Friday, July 21, 2017

Impact of mine shutdown to be spread among many communities

December 29, 2005 by  
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By Bill Donovan Special to the (LA)Times 12.29.05
WINDOW ROCK – Leaders in communities bordering the Navajo Reservation say
they do not expect closure of the Black Mesa Mine to have a major impact on
their economies.


Officials in several towns said this week that the projected decline in
sales will be spread through so many communities that it will blunt the burden
experienced by any one place.


Black Mesa miners, most of whom live near Kayenta, Ariz., have traditionally
shopped in Farmington and Gallup but they also make major purchases such as
mobile homes and vehicles in Flagstaff, Holbrook and Winslow. Even Phoenix
and Albuquerque probably got their share of the miners’ paychecks.


But if any border community will be affected, it probably would be Gallup,
where officials have been claiming Kayenta and the nearby communities as part
of their trade area for the past 20 years.

“There will a minor reduction in spending here as a result of the mine
closure,” predicted Eric Honeyfield, Gallup city manager.
But Gallup and – to a certain extent – the other border communities earn a
much larger portion of their annual income by supplying federally funded
tribal programs.
This brings in more than $1 billion annually and Gallup officials actually
have been more worried about the prospect that federal spending would go down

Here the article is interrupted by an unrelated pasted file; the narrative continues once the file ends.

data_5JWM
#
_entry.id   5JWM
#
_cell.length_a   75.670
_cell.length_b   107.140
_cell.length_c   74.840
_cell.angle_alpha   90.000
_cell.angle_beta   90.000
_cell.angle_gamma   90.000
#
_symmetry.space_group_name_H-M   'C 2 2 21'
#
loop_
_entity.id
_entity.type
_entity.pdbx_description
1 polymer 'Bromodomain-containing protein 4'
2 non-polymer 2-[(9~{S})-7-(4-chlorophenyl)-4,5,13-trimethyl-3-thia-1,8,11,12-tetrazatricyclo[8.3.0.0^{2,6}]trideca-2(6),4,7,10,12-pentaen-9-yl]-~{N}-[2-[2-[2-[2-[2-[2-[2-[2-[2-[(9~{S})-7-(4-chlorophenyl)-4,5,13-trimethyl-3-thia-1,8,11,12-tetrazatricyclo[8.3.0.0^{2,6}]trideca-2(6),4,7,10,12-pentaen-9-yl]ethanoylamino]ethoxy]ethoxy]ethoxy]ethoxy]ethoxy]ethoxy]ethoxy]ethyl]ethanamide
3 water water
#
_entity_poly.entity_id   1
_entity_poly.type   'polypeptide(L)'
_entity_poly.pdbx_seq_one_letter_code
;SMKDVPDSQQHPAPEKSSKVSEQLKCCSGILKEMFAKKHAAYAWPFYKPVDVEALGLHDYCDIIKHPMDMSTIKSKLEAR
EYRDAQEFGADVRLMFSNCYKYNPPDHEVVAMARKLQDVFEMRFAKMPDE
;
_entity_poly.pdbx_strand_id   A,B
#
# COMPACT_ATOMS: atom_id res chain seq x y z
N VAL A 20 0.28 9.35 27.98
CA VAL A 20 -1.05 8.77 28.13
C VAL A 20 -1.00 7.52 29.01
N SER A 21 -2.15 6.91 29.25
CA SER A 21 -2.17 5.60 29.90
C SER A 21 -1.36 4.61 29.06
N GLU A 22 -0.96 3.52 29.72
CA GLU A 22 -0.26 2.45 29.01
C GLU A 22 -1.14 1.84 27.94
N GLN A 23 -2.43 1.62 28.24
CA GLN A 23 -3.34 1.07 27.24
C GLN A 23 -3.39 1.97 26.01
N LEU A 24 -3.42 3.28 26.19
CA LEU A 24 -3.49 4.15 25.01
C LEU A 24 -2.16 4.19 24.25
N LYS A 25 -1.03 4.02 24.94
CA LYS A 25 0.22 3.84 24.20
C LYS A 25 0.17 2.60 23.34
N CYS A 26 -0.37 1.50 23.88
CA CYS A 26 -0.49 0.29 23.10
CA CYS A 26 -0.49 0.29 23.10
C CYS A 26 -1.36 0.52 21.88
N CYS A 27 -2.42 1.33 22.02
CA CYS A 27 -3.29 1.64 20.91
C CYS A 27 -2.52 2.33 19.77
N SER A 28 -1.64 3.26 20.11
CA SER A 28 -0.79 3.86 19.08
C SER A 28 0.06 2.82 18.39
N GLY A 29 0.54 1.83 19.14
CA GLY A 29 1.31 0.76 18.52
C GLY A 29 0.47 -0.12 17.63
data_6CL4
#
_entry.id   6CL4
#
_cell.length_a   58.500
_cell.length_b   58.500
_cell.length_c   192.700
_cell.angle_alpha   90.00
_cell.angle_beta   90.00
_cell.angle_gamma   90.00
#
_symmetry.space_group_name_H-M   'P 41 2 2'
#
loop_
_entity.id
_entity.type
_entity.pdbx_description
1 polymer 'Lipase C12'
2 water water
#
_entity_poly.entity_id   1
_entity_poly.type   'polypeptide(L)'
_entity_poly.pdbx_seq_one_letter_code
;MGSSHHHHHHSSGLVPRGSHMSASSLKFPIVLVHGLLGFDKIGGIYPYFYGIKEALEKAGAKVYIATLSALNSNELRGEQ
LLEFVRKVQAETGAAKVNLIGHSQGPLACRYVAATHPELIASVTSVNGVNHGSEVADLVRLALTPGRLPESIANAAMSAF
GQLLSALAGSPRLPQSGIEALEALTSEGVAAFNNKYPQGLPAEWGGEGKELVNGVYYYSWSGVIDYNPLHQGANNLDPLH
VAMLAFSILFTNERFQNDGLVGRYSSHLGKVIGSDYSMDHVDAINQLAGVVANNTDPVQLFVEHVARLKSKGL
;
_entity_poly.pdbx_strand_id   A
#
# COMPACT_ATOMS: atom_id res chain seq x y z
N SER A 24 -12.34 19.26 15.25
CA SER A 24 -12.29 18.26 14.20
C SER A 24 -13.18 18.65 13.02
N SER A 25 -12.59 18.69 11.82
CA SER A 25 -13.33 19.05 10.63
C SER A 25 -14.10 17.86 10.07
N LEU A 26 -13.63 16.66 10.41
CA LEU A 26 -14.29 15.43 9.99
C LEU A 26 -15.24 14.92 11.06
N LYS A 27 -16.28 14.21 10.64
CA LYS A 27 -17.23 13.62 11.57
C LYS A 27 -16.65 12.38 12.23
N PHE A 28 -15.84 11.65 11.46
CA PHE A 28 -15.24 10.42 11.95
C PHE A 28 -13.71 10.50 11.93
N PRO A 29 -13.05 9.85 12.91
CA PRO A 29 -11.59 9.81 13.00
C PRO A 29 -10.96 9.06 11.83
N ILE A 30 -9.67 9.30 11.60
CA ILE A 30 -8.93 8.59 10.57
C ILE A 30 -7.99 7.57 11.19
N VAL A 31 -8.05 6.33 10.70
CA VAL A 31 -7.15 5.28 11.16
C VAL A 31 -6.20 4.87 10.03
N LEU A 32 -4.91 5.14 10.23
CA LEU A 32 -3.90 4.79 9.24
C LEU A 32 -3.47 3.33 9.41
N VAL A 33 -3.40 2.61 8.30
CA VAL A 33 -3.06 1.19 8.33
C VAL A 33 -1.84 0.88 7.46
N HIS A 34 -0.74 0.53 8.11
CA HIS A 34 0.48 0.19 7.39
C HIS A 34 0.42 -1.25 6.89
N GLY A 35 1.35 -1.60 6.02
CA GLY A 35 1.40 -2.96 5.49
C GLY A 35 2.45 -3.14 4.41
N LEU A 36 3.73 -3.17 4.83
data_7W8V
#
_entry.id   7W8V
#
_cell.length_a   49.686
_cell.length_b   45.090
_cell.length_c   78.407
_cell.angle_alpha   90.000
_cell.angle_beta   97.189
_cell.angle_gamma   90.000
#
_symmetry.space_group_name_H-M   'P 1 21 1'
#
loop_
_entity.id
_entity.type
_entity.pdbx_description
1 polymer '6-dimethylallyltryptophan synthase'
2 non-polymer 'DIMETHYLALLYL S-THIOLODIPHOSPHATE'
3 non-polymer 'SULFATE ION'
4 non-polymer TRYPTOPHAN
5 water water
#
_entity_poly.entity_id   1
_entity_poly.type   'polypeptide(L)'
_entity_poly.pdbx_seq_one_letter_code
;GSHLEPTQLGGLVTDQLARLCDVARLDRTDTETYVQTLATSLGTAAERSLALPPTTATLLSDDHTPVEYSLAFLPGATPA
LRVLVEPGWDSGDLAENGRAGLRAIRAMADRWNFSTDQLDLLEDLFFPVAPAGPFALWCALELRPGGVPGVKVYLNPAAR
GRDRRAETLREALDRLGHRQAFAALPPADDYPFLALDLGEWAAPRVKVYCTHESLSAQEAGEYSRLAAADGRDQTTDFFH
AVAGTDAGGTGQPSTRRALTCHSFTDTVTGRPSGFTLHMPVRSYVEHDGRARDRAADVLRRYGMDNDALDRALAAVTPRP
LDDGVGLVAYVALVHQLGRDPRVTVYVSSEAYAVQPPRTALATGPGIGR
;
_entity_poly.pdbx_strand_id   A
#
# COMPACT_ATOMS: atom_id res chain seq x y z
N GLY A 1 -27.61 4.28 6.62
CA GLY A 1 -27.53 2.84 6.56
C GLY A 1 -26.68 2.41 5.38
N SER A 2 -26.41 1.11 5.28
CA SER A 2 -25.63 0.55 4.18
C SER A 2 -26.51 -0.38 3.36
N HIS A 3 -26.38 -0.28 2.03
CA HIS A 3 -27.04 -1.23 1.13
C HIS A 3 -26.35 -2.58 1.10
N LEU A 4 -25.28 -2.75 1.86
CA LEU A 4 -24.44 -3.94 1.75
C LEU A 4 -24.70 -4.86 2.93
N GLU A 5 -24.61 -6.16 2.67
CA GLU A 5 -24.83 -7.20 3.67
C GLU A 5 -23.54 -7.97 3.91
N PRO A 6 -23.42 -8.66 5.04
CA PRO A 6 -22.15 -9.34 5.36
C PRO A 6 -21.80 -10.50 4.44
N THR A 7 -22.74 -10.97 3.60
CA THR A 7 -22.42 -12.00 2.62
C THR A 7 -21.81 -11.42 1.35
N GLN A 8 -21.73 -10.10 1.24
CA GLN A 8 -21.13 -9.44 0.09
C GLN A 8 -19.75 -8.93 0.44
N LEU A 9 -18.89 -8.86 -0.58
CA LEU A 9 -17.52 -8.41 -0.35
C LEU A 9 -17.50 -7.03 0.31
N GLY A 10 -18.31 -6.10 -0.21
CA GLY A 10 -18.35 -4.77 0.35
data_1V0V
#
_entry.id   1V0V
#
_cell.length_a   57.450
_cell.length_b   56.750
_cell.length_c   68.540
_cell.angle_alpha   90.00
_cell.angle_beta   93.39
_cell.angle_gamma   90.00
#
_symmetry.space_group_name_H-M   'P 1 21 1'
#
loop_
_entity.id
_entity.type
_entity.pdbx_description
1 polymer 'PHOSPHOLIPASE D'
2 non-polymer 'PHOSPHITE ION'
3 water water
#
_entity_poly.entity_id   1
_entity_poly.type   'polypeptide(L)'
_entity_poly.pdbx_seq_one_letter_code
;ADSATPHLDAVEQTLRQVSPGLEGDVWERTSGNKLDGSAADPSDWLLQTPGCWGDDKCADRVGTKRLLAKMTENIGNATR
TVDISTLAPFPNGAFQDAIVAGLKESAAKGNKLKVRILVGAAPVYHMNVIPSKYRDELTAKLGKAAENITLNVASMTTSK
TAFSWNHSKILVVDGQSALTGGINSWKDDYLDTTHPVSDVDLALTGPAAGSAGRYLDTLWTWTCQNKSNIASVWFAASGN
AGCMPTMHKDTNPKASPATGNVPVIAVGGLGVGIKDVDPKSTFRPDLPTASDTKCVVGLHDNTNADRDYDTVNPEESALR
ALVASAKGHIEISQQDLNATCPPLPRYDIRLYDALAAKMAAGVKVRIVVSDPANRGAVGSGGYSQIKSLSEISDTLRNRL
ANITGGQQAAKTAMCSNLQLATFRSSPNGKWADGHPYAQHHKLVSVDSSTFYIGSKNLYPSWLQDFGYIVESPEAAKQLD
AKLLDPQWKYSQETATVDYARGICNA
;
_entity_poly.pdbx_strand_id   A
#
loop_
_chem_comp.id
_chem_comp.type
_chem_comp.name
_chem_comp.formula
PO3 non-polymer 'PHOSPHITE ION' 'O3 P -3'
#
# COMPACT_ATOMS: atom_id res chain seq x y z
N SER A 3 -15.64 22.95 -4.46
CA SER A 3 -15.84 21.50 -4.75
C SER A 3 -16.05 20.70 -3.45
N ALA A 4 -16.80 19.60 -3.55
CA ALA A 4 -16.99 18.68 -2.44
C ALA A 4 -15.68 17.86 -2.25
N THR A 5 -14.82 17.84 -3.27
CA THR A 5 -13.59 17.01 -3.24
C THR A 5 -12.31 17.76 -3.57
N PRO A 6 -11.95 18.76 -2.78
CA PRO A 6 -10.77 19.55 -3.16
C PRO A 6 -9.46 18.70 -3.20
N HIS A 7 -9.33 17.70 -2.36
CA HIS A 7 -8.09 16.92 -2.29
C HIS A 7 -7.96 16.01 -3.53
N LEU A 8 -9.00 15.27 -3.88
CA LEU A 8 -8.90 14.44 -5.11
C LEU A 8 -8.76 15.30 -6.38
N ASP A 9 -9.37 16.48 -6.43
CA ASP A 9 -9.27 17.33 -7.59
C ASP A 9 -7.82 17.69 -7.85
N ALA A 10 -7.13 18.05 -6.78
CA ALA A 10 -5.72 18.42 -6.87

because of the war in Iraq and the spending for hurricane relief.
That didn’t happen. In fact, federal spending on the Navajo Nation is
expected to go up this year, easing the pain of any losses from the mine closure.
Car dealers are expected to take the biggest hit from the lay-offs, because
the highly paid mineworkers bought high-end vehicles. However, in this sector
as well the pain will be spread around.
Pat Gurley, owner of Gurley Motors in Gallup, said he doesn’t see the
closure having any effect on him or other vehicle dealers.
“Many of us were here before the mines opened,” he said.
Honeyfield said community leaders are more concerned about the planned
closure of the McKinley Mine in three years, because many of the miners there have
homes in Gallup – high-priced homes. The McKinley Mine is operated by
Pittsburg & Midway Coal Mining Corp. and is reaching the end of its high-quality
coal reserves.
He said many P&M miners are expected to leave Gallup for jobs elsewhere,
which will result in a lot of high-priced homes going on the market at the same
time.
Of all the towns where Black Mesa miners shop and live, Kayenta expects to
feel the biggest economic impact from the mine shutdown, but leaders don’t
know how much of a hit their economy will take.
Brenda Saggboy, acting township manager, said the Kayenta township board has
been discussing the matter but has decided it’s too early to determine just
how great the impact will be.
Take housing, for example.
Many of the laid-off workers come from other areas of the reservation and
are not expected to stay around Kayenta. But there has been a housing shortage
in the community for decades and any houses that become available likely will
be bought by teachers and government employees, Saggboy suggested.
As for the possible effect on tax revenues, Saggboy pointed out that most of
Kayenta’s sales tax revenues come from hosting tourists.
Kayenta leaders are waiting to see what other effects the closure has on the
miners themselves, and are making no predictions there, either.

(http://un-equaled.com/NTBLOG/?p=523)

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